Tag Archives: H-2B visas

Fish-o-nomics 101

Alaska leads the nation in unemployment, and fish processors in Bristol Bay are complaining they couldn’t find the workers necessary to head, gut and in some cases further process this year’s unexpectedly large bounty of sockeye salmon. Because of this, commercial fishermen were put on limits to avoid plugging processing plants with too many salmon, which left most of them unhappy. “I personally have driven through and away (from) more fish than I’ve ever seen in my life during a legal fishing opener. And that hurts,” fisherman Larry Christensen told reporter Caitlan Tan at KDLG in Dillingham.  The public radio station this year live-covered the Bristol Bay fishing season as if it were some sort of sporting event, and there are some similarities. And while fishermen were unhappy with processors, processors were unhappy with the government which they blamed for making it hard to bring in foreign workers to process fish. click here to read the story 08:48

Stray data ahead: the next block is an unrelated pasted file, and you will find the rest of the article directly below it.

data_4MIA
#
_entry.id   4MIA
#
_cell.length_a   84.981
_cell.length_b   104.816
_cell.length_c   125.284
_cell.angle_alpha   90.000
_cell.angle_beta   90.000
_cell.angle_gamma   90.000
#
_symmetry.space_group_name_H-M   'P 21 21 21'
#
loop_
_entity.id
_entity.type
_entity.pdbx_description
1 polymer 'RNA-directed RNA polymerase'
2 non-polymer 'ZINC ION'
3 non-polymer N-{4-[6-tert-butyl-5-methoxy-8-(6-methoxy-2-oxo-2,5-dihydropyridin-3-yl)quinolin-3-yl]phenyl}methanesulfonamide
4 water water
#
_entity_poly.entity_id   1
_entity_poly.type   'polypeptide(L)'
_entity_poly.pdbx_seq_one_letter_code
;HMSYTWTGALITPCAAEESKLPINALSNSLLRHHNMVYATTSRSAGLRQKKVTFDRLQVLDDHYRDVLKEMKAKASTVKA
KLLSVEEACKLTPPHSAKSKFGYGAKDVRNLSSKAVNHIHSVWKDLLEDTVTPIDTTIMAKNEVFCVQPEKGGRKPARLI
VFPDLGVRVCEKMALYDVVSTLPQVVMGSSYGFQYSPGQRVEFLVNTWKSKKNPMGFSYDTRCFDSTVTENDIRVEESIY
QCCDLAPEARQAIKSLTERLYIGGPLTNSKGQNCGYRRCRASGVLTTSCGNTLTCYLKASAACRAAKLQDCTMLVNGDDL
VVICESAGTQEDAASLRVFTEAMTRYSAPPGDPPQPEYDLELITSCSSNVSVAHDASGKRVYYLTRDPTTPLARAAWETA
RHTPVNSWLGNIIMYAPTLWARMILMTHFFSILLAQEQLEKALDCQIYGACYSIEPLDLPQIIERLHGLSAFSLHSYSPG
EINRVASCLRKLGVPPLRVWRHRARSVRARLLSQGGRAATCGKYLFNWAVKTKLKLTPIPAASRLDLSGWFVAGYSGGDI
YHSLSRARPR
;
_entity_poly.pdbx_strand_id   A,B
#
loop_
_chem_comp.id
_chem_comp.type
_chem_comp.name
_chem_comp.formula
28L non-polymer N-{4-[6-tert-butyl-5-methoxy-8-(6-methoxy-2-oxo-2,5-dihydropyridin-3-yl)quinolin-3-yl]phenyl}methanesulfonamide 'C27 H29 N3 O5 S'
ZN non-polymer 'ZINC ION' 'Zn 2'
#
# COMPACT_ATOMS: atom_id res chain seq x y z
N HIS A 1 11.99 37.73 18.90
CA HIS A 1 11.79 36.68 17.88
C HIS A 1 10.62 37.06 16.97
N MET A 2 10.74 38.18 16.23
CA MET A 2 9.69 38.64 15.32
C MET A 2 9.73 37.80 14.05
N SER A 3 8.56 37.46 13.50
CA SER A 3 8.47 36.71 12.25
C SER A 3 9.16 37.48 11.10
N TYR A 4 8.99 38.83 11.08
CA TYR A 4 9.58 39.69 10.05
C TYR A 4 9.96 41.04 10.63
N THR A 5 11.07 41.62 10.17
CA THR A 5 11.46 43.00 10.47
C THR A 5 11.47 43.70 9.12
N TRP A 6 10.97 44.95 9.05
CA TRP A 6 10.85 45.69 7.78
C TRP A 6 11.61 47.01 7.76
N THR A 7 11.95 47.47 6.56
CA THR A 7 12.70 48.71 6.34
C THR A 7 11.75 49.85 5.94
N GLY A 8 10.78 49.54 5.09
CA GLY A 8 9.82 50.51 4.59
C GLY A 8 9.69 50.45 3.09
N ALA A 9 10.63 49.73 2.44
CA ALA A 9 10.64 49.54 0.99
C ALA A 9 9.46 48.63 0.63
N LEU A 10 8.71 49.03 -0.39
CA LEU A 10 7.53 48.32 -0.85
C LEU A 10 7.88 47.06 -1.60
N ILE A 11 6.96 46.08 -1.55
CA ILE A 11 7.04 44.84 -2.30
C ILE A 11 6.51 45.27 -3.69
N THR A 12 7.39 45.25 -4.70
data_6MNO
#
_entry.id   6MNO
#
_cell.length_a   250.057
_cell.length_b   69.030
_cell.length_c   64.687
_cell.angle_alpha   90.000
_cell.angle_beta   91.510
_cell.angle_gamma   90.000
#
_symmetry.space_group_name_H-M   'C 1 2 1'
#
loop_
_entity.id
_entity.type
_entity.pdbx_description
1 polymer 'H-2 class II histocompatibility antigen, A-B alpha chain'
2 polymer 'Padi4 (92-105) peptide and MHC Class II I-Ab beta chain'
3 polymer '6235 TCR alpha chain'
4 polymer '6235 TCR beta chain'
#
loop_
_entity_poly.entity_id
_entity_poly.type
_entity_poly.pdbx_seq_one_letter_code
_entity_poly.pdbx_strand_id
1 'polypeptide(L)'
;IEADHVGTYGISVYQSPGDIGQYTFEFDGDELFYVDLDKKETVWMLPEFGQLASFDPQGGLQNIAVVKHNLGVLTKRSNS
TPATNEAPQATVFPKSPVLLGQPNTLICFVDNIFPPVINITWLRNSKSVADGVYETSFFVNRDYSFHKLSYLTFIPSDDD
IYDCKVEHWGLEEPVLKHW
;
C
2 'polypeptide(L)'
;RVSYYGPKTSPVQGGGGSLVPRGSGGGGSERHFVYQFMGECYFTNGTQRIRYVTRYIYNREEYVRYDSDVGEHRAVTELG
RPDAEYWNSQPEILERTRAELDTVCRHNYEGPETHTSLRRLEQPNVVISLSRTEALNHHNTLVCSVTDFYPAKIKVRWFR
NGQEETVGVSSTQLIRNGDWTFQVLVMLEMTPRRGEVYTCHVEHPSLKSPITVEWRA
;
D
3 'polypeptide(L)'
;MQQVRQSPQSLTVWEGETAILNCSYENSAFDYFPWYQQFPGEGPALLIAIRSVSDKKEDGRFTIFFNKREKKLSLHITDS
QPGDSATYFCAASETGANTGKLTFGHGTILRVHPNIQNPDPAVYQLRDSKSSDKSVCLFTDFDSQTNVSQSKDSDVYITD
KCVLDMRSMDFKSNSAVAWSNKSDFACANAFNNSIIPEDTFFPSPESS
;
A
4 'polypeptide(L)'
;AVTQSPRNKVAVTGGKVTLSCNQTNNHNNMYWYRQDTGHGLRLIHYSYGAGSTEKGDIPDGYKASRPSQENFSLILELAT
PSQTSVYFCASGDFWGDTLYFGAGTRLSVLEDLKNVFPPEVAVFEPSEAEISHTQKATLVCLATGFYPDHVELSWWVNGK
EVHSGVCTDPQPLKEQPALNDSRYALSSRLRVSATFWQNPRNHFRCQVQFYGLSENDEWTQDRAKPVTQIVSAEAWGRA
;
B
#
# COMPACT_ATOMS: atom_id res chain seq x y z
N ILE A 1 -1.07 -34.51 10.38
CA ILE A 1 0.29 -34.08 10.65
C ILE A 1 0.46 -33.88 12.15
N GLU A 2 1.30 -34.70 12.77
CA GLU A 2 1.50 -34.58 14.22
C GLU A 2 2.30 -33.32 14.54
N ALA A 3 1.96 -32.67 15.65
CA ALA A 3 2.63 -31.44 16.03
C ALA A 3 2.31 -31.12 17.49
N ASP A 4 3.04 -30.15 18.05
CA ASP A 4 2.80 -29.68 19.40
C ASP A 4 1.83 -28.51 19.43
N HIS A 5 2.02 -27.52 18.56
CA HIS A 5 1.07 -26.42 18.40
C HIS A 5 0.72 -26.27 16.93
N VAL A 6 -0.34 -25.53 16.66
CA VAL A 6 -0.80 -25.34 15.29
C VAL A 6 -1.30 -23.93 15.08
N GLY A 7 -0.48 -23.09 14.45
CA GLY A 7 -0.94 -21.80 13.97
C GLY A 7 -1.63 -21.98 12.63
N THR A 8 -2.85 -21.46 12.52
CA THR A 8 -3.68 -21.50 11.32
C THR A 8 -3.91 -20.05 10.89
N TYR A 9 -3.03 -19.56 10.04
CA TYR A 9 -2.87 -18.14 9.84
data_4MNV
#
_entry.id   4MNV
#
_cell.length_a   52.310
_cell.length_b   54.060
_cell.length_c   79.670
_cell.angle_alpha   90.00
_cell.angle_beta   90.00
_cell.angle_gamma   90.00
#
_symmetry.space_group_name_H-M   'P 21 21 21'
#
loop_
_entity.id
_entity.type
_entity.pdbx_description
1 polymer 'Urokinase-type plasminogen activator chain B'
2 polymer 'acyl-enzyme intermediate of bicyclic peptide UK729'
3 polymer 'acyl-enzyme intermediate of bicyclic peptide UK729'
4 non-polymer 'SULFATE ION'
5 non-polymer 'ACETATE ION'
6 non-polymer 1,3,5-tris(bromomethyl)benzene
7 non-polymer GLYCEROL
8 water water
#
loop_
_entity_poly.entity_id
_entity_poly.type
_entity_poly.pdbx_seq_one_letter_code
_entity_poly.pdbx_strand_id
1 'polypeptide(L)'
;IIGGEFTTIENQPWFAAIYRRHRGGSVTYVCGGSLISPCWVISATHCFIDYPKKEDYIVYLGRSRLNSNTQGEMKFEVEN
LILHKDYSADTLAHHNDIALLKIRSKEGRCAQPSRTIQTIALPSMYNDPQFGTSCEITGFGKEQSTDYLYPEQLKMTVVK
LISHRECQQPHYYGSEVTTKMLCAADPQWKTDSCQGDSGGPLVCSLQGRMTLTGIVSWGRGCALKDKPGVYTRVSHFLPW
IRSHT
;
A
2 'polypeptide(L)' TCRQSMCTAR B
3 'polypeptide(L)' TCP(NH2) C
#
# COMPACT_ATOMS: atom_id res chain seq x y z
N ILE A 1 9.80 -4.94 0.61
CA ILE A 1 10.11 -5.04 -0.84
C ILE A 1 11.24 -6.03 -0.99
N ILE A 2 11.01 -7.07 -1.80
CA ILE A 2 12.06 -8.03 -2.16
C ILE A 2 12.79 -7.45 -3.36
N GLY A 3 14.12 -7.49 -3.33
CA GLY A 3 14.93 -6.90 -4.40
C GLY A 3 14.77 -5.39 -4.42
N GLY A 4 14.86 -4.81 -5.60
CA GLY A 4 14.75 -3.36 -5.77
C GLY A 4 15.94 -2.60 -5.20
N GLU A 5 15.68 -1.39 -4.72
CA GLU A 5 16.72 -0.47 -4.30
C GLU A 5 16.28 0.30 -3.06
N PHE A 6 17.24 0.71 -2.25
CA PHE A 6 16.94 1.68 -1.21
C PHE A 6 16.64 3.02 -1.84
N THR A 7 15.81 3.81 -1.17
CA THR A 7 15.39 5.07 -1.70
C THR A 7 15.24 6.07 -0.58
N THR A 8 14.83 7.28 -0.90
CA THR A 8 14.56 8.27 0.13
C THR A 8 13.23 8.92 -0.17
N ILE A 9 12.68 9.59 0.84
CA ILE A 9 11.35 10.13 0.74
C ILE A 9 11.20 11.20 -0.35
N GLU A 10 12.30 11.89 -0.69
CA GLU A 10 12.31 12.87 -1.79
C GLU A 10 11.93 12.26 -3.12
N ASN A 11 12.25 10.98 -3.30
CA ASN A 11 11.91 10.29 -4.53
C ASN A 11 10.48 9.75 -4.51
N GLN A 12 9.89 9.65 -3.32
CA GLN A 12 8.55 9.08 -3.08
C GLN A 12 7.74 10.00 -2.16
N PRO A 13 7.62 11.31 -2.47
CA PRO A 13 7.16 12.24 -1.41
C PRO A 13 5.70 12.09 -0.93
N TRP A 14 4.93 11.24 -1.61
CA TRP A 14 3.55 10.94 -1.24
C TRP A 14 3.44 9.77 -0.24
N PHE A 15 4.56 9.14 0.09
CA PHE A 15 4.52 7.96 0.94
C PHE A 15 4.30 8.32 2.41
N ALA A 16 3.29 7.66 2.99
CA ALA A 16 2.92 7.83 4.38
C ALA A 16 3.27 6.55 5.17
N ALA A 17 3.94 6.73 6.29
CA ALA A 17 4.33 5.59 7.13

Federal officials order 15,000 new visas for low-wage workers

The Department of Homeland Security on Monday announced a one-time increase of 15,000 additional visas for low-wage, seasonal workers for the remainder of this fiscal year, a seeming about-face from President Trump’s “Hire American” rhetoric, following heavy lobbying from the fisheries, hospitality and other industries that rely on temporary foreign workers. The increase represents a 45 percent bump from the number of H-2B visas normally issued for the second half of the fiscal year, said senior Homeland Security officials in a call with reporters Monday. The visas are for workers taking seasonal jobs in the seafood, tourism and other industries — but not farm laborers. click here to read the story 16:55

Shrimpers hoping for relief from foreign worker shortage

Rio Grande Valley shrimpers, faced with a crippling shortage of foreign workers due to Congress’ failure to renew the H-2B Returning Worker Program, may have a glimmer of hope in the federal spending bill signed into law May 5. The bill contains language authorizing the U.S. Department of Homeland Security to raise the cap on the number of foreign workers with H-2B visas. U.S. companies can hire in fiscal year 2017 from 66,000 (33,000 for each half of the fiscal year) to nearly 130,000. The question is whether Homeland Security will follow through and raise the cap, and how soon. Andrea Hance, executive director of the Texas Shrimp Association, said owners of shrimp fleets and processing plants on the Texas coast are in desperate straits for want of workers, with the Texas shrimp season set to reopen in mid-July, she said. click here to read the story 12:48